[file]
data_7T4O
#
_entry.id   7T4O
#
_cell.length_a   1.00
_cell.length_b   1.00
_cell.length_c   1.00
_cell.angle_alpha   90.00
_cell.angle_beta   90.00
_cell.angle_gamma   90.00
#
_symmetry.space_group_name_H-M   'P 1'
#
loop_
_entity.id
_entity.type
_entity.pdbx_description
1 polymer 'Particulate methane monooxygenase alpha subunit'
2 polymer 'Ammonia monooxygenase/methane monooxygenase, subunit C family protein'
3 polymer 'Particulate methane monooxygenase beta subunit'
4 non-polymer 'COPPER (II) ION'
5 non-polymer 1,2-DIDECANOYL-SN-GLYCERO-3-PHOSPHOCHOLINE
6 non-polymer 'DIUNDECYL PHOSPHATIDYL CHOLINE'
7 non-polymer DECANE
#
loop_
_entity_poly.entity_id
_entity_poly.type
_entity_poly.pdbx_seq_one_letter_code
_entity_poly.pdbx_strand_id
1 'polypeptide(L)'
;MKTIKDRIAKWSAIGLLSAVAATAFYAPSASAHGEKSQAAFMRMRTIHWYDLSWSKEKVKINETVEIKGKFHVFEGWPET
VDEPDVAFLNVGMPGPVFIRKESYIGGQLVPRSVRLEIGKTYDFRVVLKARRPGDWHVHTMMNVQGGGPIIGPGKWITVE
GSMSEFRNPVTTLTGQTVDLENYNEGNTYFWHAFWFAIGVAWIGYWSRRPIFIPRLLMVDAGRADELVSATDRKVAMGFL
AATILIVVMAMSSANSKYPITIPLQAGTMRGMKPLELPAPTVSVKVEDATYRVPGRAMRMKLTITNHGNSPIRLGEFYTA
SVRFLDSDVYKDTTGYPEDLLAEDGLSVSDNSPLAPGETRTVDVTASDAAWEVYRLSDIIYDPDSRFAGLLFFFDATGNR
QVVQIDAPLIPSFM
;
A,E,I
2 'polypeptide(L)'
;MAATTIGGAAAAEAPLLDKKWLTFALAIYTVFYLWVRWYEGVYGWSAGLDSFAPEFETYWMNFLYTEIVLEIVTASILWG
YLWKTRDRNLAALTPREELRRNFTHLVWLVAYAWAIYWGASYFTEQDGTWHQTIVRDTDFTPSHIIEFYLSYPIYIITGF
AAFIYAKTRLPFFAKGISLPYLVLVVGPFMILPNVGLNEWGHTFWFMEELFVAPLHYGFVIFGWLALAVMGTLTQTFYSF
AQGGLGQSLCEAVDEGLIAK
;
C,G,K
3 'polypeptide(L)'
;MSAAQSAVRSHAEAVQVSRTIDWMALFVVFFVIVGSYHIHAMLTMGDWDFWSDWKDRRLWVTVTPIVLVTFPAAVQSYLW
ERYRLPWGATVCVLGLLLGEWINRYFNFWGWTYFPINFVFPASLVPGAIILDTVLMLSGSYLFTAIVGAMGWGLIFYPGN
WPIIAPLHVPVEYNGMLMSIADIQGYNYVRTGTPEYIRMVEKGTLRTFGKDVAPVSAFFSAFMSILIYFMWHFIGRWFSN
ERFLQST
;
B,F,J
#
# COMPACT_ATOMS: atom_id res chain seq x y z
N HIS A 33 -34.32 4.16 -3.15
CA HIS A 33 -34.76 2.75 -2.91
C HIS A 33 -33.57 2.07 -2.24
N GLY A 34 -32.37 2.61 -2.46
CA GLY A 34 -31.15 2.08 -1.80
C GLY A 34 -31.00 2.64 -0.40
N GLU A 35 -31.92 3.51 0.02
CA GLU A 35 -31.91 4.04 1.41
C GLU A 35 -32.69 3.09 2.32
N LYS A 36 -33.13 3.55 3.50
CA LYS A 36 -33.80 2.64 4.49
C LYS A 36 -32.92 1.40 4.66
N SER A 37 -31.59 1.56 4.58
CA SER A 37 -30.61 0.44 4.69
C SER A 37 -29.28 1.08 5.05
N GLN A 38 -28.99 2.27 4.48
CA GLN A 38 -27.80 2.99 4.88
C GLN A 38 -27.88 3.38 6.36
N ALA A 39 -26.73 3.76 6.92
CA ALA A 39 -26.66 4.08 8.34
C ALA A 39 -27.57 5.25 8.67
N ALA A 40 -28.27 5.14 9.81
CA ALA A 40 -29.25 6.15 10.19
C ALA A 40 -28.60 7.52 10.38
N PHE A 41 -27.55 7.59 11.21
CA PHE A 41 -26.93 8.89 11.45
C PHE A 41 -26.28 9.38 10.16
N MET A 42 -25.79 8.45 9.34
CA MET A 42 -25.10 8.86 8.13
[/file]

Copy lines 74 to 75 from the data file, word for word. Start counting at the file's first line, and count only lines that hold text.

N ALA A 39 -26.73 3.76 6.92
CA ALA A 39 -26.66 4.08 8.34